In her keynote address during Saturday’s Horn Book conference, Vaunda Micheaux Nelson, the author of No Crystal Stair: A Documentary Novel of the Life and Work of Lewis Michaux, told us a story about a process to “weed” books from the school library in New Mexico where she is a youth services librarian. She talked about how painful it is to let go of books that do not circulate, but are important to library collections and the value of making them available for that “one child.” All librarians have been there. Many times I’ve held on to Caddie Woodlawn and the Betsy and Tacy books that haven’t been checked out for years and take valuable space on our crowded shelves, but I want Caddie to be there so she can be found by just the right reader. Vaunda even admitted to being tempted to checking them out herself to improve their circulation numbers – a thought that’s crossed my mind!
Vaunda also spoke about libraries as places to affirm a vision of who we are. It made me think about Inly’s collection. It certainly reflects our curriculum and our school’s mission, but it was a good reminder to stand back and look again – to be sure it represents all of our students and gives them all a place to, as Vaunda said, “find a place for their feelings.”
One of the other speakers was Andrew Smith, the author of the 2014 Boston Globe-Horn Book Award for his young adult novel, Grasshopper Jungle. I’ve read and heard rave reviews about Smith’s book for a while and intended to read it before Saturday, but then I started reading Smith’s more recent novel, 100 Sideways Miles and loved it. As I read that book, I kept thinking about how similar the relationship between Finn and Cade (the novel’s two main characters) is to the relationship between Theo and Boris in The Goldfinch by Donna Tartt. In between sessions, I made my way over to Smith to ask him about it. He has not read The Goldfinch, but plans to – but in any case, it was fun to meet him. During his remarks, he talked about wanting his books to honestly reflect the lives of American teenagers. “I try,” he said to “give kids tools to navigate their world.” As you know if you’ve read any of Smith’s novels, some of his characters liberally use the “f-word.” Of course, some teachers and parents object. But he made a good point. First, he said, “how many times does the average high school kid hear that word in a day?” It does reflect their lives. Smith also said that there have been people who say that word “hurts” people. But, he asked, what about words like “fat, gay and stupid,” used in demeaning ways? Don’t those words have the power to hurt more? Worth thinking about….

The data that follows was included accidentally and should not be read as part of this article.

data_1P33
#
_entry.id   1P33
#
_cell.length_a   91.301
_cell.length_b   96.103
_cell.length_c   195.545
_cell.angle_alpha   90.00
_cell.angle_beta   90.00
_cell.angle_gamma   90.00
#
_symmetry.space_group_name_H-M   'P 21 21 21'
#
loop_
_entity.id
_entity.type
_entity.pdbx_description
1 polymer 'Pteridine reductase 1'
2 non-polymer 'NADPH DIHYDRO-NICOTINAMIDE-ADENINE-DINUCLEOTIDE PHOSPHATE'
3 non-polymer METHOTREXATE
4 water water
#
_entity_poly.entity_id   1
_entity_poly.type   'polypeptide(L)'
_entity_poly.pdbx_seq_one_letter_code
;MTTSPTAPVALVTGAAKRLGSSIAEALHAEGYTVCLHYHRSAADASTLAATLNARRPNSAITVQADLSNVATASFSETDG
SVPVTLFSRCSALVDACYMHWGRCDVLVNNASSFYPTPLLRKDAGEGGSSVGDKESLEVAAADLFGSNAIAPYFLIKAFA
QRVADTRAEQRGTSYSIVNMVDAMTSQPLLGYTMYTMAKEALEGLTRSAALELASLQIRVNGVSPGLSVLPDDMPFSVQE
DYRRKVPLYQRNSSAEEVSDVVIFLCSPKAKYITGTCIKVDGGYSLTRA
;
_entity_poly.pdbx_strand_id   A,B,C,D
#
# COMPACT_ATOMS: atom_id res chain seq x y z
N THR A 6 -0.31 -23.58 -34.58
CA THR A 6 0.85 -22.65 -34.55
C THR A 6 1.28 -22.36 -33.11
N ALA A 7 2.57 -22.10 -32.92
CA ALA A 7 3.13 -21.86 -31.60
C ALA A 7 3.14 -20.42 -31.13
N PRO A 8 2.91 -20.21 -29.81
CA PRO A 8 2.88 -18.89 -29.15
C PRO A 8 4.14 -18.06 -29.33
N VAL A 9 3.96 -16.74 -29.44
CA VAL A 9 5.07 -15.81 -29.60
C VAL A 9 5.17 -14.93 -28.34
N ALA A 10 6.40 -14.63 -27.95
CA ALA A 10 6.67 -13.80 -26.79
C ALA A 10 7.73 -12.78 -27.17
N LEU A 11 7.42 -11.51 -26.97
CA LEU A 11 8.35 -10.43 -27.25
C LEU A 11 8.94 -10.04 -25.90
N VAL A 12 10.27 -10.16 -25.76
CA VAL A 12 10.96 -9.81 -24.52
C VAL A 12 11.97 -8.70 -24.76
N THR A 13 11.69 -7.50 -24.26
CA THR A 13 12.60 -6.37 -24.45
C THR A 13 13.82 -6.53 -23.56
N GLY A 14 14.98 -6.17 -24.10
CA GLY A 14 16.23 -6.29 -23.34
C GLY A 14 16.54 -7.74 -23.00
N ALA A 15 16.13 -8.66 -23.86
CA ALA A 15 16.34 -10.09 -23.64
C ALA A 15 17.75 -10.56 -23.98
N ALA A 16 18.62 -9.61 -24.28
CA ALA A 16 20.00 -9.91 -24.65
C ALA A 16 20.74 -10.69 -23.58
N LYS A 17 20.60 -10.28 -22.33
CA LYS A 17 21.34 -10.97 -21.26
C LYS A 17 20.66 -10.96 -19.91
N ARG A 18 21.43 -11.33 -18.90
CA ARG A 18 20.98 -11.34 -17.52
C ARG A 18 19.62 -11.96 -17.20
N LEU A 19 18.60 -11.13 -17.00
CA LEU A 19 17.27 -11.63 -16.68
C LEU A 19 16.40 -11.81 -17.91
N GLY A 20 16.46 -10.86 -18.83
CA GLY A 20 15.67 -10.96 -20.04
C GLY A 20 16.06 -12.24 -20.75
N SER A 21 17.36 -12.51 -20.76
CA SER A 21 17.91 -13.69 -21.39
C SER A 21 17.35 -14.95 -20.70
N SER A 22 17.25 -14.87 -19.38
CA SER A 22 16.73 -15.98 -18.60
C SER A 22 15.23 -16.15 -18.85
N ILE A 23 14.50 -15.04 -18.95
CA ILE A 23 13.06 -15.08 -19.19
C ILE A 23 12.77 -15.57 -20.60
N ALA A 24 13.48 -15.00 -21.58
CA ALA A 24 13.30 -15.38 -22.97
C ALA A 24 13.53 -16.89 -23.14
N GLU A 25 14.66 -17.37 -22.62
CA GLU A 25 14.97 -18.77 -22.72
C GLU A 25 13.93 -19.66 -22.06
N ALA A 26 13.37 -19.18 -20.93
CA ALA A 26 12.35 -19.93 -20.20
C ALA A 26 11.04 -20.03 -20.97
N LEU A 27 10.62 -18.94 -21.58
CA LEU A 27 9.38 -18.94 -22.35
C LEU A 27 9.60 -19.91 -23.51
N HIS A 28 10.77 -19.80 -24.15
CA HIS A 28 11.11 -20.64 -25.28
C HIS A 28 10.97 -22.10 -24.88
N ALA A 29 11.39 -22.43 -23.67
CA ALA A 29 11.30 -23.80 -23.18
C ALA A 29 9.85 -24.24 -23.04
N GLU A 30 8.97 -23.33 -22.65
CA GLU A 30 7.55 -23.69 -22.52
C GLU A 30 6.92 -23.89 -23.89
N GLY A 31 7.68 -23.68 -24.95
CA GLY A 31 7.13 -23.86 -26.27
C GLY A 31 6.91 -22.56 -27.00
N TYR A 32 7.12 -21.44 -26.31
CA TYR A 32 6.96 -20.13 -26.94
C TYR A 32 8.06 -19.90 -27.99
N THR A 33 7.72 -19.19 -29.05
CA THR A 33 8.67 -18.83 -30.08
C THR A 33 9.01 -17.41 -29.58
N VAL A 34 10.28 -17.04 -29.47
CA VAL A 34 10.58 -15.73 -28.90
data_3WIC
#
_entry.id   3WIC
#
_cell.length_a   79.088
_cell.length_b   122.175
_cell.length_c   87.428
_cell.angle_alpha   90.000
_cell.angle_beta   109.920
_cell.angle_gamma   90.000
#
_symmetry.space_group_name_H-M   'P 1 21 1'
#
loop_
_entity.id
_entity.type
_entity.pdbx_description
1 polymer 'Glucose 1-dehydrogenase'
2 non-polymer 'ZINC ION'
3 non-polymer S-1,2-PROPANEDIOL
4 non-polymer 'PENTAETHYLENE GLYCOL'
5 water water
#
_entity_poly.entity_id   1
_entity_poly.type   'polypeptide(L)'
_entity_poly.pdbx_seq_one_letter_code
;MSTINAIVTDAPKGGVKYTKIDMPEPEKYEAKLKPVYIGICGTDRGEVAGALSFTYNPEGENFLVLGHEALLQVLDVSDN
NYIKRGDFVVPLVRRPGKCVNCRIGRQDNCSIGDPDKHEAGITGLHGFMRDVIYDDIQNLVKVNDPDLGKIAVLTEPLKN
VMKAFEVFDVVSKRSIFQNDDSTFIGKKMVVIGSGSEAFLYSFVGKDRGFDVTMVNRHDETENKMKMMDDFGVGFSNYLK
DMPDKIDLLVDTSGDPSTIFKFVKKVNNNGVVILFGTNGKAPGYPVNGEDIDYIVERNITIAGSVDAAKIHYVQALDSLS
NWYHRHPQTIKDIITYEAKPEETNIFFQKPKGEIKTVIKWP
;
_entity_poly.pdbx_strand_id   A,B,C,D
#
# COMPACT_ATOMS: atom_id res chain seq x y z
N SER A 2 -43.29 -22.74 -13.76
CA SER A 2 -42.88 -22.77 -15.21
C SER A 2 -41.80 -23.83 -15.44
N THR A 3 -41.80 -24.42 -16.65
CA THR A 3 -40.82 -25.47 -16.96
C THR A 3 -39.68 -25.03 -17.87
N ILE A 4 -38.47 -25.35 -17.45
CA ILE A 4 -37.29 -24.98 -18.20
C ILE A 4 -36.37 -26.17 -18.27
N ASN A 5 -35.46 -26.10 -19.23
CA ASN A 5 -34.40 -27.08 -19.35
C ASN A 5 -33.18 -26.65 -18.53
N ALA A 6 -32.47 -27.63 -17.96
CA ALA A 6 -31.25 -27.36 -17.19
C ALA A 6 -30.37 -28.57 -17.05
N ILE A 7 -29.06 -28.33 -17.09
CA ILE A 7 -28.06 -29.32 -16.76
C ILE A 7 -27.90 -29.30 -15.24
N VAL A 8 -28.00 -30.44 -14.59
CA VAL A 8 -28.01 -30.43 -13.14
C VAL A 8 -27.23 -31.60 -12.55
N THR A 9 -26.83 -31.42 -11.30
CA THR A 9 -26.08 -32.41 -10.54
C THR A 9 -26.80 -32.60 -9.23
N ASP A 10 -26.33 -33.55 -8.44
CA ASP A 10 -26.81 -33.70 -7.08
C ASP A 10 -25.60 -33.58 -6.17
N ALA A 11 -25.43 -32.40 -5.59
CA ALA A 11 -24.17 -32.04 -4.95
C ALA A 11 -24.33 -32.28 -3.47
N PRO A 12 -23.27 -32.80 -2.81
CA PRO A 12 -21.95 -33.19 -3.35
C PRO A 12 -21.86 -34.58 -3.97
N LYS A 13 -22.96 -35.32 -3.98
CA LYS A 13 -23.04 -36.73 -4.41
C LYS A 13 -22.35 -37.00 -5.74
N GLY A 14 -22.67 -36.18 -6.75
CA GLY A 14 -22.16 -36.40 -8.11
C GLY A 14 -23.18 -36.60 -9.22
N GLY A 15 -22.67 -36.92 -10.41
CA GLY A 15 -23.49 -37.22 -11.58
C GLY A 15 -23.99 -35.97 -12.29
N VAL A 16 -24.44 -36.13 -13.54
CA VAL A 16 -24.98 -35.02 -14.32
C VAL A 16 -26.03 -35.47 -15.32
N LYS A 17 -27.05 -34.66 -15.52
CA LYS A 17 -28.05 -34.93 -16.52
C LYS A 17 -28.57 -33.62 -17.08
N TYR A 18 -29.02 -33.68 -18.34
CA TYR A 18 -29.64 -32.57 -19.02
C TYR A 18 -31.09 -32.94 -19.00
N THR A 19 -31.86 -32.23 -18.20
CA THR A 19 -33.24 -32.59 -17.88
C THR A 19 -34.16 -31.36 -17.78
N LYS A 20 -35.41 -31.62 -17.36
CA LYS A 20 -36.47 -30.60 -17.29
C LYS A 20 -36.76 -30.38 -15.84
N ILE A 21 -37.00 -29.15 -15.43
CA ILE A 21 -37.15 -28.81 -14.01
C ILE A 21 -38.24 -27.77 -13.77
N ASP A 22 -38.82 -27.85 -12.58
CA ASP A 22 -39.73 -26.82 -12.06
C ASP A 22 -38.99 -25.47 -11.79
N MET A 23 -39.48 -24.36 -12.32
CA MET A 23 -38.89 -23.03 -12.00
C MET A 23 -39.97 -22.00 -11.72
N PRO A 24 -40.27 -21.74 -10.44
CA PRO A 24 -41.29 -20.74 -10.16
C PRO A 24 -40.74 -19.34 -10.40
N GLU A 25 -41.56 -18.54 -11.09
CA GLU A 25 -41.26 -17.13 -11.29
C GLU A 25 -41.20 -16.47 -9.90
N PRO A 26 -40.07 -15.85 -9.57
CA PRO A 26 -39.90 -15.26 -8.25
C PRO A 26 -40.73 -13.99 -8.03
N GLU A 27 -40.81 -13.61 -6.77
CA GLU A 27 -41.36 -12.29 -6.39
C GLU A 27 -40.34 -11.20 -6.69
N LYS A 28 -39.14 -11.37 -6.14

I also participated in a breakout session called “The Class Gap: Money Matters.” The group was an interesting cross section of educators who work in both schools with financial resources and schools with many students who live in poverty. Some of the questions we addressed were: how does class appear in books? What language can we use to initiate an open discussion about class? What are our shared assumptions? Does a book reinforce or challenge our assumptions?” Hard stuff, but worth talking about. Overall, a really good and challenging day.
One more thing – a big pumpkin and a cute small child:
One of our parents grew this in their backyard, and it weighs more than an NFL linebacker!